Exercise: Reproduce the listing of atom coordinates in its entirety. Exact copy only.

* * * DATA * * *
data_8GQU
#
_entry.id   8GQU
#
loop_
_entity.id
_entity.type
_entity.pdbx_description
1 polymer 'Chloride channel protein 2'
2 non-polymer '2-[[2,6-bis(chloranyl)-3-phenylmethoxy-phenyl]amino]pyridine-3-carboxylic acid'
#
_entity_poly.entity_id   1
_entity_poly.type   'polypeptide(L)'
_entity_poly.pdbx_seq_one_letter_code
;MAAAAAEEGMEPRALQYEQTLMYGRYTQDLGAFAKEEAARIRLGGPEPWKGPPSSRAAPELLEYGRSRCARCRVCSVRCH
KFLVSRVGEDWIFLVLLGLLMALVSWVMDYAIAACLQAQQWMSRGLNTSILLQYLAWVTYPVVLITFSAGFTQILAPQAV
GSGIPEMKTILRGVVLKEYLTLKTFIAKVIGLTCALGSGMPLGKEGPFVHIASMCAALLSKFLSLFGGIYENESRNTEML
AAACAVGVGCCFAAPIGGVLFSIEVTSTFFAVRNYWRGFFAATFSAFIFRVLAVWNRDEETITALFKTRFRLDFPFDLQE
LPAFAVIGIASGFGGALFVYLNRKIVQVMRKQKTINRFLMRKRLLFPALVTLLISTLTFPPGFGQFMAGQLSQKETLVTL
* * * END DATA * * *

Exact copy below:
data_8GQU
#
_entry.id   8GQU
#
loop_
_entity.id
_entity.type
_entity.pdbx_description
1 polymer 'Chloride channel protein 2'
2 non-polymer '2-[[2,6-bis(chloranyl)-3-phenylmethoxy-phenyl]amino]pyridine-3-carboxylic acid'
#
_entity_poly.entity_id   1
_entity_poly.type   'polypeptide(L)'
_entity_poly.pdbx_seq_one_letter_code
;MAAAAAEEGMEPRALQYEQTLMYGRYTQDLGAFAKEEAARIRLGGPEPWKGPPSSRAAPELLEYGRSRCARCRVCSVRCH
KFLVSRVGEDWIFLVLLGLLMALVSWVMDYAIAACLQAQQWMSRGLNTSILLQYLAWVTYPVVLITFSAGFTQILAPQAV
GSGIPEMKTILRGVVLKEYLTLKTFIAKVIGLTCALGSGMPLGKEGPFVHIASMCAALLSKFLSLFGGIYENESRNTEML
AAACAVGVGCCFAAPIGGVLFSIEVTSTFFAVRNYWRGFFAATFSAFIFRVLAVWNRDEETITALFKTRFRLDFPFDLQE
LPAFAVIGIASGFGGALFVYLNRKIVQVMRKQKTINRFLMRKRLLFPALVTLLISTLTFPPGFGQFMAGQLSQKETLVTL